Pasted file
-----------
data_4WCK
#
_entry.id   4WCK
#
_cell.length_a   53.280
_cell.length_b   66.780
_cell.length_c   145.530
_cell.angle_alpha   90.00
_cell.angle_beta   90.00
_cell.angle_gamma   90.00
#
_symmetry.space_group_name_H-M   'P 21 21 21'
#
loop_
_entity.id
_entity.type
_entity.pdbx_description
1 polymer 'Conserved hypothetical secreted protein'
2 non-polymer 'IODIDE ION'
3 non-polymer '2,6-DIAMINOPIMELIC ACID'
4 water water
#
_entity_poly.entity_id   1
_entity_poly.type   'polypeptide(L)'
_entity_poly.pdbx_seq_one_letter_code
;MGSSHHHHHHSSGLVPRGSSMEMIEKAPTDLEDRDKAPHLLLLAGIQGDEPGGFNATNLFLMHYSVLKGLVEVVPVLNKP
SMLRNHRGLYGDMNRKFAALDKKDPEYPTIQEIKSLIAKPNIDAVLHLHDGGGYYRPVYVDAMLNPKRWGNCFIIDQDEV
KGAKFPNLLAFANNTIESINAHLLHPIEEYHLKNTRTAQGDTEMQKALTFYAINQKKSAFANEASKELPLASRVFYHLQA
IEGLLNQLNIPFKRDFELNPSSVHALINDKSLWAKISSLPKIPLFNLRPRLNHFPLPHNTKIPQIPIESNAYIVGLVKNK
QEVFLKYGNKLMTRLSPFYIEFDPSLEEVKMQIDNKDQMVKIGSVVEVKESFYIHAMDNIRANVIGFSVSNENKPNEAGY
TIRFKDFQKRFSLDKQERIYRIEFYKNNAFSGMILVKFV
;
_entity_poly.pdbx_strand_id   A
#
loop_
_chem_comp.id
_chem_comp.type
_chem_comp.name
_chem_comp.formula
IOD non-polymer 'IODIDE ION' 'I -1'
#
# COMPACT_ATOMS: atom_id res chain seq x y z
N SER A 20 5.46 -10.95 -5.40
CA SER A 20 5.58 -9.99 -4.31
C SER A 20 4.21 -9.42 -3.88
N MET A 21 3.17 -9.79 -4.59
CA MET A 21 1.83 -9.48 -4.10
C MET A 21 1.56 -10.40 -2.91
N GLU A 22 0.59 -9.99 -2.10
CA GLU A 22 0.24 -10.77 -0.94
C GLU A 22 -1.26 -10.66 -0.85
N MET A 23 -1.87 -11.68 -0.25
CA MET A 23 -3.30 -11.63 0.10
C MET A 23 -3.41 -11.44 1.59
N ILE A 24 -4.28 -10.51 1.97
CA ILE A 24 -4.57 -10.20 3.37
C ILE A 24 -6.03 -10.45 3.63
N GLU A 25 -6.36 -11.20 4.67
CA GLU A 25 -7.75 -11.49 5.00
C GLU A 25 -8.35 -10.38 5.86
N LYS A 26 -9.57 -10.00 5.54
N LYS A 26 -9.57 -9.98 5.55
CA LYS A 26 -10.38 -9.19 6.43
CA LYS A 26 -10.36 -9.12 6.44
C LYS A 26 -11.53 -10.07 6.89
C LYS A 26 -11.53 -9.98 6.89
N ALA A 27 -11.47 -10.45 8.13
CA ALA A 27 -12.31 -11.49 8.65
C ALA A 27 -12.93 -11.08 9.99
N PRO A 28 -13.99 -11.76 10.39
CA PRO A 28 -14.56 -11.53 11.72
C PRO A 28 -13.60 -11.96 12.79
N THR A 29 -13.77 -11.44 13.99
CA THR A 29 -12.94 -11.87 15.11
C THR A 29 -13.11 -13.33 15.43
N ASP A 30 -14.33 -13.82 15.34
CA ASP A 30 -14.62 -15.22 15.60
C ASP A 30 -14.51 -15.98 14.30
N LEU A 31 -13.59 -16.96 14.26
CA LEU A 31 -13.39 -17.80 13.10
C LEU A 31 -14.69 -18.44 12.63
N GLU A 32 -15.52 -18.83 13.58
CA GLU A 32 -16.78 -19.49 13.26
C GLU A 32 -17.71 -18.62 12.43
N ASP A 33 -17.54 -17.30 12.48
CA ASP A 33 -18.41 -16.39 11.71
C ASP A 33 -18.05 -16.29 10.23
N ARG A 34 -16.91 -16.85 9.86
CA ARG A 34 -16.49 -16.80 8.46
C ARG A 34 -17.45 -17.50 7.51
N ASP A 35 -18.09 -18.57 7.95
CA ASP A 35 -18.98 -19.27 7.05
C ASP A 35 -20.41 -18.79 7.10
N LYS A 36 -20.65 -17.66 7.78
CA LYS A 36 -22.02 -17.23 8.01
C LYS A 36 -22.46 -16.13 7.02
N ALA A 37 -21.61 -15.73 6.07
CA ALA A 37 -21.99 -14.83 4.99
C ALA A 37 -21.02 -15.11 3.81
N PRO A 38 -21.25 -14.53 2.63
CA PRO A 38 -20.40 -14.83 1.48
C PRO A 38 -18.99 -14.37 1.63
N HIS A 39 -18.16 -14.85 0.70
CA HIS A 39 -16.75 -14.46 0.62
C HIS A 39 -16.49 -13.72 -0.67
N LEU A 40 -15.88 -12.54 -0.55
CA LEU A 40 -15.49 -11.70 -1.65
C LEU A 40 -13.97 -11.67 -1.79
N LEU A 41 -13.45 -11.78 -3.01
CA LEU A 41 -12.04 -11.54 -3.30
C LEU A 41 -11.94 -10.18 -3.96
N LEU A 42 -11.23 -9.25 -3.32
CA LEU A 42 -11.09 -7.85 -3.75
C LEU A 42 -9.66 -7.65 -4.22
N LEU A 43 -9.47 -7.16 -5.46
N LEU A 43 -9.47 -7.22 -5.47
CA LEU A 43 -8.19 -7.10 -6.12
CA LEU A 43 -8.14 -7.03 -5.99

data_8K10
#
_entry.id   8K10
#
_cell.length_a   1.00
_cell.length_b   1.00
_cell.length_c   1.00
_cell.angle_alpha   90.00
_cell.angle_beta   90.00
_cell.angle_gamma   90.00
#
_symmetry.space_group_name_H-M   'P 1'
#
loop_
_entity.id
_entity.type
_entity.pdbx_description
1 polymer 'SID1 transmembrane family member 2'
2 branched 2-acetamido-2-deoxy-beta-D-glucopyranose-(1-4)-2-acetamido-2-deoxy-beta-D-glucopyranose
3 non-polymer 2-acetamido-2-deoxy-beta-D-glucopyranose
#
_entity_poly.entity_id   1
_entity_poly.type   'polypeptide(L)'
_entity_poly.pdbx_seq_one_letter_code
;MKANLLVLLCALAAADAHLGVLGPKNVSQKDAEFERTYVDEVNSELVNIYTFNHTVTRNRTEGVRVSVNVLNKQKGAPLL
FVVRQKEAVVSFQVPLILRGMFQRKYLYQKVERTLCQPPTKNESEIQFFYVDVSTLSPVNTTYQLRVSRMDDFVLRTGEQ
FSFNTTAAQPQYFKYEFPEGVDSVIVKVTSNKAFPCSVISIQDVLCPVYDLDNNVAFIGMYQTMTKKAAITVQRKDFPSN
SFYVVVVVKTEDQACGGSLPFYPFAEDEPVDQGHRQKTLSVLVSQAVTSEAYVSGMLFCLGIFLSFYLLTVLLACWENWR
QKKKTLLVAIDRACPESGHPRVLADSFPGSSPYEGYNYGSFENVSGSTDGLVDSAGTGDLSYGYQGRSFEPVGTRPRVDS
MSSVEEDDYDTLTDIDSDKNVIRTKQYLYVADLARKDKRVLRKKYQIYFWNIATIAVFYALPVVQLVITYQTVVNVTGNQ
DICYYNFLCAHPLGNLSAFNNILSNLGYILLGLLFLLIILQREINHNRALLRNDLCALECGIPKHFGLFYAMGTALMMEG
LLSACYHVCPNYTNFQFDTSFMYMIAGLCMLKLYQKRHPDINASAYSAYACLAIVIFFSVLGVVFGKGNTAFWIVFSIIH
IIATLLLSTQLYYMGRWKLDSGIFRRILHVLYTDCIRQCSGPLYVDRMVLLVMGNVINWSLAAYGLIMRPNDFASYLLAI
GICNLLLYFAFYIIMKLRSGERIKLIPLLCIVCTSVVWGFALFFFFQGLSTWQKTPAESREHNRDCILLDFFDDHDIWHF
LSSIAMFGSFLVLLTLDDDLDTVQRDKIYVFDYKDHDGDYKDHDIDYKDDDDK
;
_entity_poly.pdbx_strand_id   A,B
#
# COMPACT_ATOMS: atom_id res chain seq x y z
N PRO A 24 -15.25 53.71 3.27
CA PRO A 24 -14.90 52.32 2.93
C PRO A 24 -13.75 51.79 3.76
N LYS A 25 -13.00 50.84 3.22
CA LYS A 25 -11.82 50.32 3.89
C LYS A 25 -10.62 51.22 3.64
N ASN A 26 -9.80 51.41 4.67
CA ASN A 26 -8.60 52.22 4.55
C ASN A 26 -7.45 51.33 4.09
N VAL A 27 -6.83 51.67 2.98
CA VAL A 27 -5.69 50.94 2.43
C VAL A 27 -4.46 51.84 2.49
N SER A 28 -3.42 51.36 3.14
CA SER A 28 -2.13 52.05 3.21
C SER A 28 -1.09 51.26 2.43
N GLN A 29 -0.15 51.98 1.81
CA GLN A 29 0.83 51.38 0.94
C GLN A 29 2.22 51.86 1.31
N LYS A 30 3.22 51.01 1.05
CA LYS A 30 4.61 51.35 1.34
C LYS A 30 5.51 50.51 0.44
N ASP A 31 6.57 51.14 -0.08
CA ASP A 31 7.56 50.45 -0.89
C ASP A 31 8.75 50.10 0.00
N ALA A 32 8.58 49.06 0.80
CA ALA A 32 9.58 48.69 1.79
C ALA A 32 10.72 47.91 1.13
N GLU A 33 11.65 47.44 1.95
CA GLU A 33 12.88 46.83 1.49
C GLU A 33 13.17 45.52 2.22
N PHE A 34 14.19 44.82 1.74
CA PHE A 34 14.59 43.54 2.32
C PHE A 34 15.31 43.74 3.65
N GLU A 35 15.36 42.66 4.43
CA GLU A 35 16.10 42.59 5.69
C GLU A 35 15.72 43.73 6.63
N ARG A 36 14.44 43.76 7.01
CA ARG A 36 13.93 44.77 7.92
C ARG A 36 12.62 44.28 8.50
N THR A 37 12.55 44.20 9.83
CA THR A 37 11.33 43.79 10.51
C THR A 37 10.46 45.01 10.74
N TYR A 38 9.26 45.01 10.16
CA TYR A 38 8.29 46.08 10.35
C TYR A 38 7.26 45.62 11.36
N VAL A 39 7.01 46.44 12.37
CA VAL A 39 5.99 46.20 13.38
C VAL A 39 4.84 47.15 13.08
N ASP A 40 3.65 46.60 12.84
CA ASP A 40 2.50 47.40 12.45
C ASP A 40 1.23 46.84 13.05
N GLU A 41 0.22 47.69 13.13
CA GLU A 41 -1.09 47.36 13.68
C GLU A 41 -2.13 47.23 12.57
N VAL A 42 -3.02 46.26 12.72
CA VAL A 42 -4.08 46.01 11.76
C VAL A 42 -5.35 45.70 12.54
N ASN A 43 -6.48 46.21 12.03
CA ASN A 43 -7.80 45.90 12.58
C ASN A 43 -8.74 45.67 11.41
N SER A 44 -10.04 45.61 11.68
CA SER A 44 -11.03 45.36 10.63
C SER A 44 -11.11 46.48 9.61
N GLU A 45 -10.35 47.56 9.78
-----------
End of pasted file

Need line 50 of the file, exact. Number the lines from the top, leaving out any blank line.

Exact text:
CA GLU A 22 0.24 -10.77 -0.94